The November 1984 Presidential election - Reagan vs. Mondale.  BCA was the Mondale Campaign in Berkeley, as part of a strategy to help the BCA City Council candidates benefit from the expected massive anti-Reagan turnout of Democrats. 

Having learned from November 1982, BCA concentrated upon persuading these extra November voters into casting ballots for the entire ticket, which meant the BCA Council slate on this poster, prominently labeled "Democrats for Berkeley".

Having won four seats in 1982, victory by only a single candidate this time would mean a BCA majority at last.

The BCA slate consisted of attorney Don Jelinek, who had been a civil rights movement lawyer in the south 20 years earlier.  He was also famous for saving the Ashby Bart Station Flea Market from being evicted.  Don also displayed humor, a rare quality in Berkeley politics.

Maudelle Shirek, is the ultimate survivor/mentor of the progressive movement.  She had been the central part of a black community group that persuaded Ron Dellums to run for the City Council in 1967, launching his political career.  Now Maudelle would win her own place on the Council in 1984 and become the left's solid rock. 

Maudelle was 73 years old at the time of this 1984 race, by far the eldest on that BCA slate.  But she outlasted everyone else.  Continuously re-elected,   Maudelle served for 20 years on the Berkeley City Council, until 2004, breaking every modern record for unbroken longevity in city office.  At some point after her 90th birthday, she was considered to be the oldest elected official in California, perhaps even the nation.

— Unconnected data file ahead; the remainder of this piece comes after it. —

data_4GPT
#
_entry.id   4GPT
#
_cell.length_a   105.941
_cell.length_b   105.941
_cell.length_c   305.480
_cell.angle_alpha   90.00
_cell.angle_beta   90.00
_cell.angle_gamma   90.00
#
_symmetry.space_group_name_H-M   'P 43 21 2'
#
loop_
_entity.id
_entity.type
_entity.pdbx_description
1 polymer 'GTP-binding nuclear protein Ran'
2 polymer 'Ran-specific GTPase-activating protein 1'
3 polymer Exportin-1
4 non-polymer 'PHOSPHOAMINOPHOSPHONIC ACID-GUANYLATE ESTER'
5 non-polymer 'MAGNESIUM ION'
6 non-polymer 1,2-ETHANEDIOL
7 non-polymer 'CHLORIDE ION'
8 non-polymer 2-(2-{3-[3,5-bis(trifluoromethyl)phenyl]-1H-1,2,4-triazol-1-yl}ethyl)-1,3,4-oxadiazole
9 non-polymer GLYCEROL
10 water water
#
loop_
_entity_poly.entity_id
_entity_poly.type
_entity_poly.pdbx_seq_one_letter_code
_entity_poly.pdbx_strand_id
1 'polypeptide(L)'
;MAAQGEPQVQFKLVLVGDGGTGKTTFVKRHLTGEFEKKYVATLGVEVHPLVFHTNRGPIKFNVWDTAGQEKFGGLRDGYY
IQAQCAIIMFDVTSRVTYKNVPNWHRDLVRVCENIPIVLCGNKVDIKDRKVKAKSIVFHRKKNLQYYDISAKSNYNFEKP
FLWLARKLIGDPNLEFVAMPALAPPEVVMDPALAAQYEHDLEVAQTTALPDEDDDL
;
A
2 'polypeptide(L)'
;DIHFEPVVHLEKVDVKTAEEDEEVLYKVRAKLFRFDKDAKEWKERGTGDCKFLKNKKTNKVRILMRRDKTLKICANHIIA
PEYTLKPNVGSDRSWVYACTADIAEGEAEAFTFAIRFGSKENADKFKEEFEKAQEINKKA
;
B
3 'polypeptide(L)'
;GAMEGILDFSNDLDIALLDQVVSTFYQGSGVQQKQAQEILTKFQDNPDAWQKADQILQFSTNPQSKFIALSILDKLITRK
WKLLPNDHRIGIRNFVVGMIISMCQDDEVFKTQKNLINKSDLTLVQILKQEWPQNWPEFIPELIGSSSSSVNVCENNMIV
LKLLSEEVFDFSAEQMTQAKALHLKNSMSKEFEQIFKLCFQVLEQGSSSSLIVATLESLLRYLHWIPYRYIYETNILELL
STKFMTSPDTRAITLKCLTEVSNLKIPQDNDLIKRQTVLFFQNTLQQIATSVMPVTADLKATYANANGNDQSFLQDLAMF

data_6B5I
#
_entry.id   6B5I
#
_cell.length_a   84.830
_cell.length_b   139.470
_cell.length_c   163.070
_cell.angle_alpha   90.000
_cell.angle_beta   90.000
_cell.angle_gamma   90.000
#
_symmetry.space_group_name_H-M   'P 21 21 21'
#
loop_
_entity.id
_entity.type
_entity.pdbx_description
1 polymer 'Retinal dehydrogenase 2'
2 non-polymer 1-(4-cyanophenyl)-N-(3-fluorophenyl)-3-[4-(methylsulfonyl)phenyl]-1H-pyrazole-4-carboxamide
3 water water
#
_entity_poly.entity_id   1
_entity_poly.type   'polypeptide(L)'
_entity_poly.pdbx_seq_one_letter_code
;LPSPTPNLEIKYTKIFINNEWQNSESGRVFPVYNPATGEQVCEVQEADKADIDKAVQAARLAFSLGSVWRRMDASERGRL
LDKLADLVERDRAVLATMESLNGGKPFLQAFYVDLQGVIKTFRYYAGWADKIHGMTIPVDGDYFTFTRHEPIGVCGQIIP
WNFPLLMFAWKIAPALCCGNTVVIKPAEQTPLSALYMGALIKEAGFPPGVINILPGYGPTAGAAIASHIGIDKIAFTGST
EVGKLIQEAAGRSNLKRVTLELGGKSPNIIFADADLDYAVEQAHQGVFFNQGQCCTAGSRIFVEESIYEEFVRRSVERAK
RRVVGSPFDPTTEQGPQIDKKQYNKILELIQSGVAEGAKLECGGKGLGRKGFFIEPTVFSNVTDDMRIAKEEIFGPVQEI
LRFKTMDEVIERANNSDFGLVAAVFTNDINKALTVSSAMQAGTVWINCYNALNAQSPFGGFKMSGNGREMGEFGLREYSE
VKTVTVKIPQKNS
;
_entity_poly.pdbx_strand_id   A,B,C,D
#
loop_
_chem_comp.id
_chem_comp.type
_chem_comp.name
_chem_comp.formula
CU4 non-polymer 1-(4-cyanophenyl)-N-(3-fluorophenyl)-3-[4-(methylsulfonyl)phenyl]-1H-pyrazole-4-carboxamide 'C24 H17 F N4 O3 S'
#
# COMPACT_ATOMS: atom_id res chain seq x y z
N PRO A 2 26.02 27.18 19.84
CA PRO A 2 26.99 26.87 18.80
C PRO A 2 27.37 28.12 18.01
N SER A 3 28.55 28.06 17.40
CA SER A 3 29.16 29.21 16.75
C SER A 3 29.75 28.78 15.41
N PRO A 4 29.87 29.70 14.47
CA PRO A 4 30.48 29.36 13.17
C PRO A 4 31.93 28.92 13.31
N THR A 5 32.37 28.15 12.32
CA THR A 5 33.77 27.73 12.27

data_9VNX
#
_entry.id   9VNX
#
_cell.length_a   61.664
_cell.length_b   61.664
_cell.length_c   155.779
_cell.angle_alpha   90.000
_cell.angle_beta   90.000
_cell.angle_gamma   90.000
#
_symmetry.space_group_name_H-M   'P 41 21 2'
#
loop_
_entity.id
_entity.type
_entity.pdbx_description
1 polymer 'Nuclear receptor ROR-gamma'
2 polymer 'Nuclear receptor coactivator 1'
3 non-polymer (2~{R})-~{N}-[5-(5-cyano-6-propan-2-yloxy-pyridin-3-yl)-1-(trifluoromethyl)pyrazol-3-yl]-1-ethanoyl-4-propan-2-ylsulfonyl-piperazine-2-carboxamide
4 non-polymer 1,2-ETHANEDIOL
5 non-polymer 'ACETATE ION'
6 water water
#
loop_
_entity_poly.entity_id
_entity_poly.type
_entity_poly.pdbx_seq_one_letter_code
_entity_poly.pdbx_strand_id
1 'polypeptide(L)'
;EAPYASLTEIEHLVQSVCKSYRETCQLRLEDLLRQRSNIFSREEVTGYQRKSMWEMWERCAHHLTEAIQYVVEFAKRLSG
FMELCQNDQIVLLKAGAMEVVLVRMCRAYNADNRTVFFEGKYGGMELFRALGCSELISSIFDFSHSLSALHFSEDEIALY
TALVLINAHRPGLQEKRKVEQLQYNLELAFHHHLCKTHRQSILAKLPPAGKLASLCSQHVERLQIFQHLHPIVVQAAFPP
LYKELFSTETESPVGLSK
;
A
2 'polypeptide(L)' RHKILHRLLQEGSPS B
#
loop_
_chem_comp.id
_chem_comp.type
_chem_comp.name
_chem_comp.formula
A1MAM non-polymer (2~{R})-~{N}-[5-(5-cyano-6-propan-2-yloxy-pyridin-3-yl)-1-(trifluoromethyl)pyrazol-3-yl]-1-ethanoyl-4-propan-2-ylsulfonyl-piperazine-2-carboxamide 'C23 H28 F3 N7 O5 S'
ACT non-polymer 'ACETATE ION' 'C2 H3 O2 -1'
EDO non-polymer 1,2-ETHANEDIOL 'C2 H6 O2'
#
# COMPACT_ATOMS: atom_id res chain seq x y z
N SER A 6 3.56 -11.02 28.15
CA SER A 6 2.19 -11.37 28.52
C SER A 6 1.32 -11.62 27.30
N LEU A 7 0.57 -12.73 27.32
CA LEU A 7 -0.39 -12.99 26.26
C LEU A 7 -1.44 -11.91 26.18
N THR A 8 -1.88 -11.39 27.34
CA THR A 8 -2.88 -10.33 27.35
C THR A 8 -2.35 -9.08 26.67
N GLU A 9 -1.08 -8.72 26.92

How to properly honor Maudelle's service was the issue in 2005.  Congressional Republicans blocked the naming of  Berkeley's main post office after her, proving that the blacklist for leftists is still alive in Washington.  The Berkeley City Council then decided to name old City Hall after Maudelle Shirek as a fitting tribute. 
Nancy Skinner, was making another try in 1984 to become the first U.C. student elected to the Council.  Six candidates had failed before her on April Coalition/BCA tickets. But none had ever made the race again.  Nancy was also attempting to become the first environmentalist on the Council.

Ann Chandler, a public health professional, also took the lead on other issues, including gay rights.  She introduced ordinances to ban cigarette smoking in public places and prohibit cigarette vending machines.  Berkeley set an example for the anti-smoking movement.    Ann had been a key leader in the BCA organization for many years, helping, raise funds, and doing whatever was needed for BCA to survive the bad times.

On November 6, 1984, with the largest turnout in recent memory, the entire BCA slate swept to victory, crushing three conservative incumbents.  Thanks to consecutive November triumphs, BCA would now have an 8-1 City Council

It was a success story beyond anyone's wildest dreams.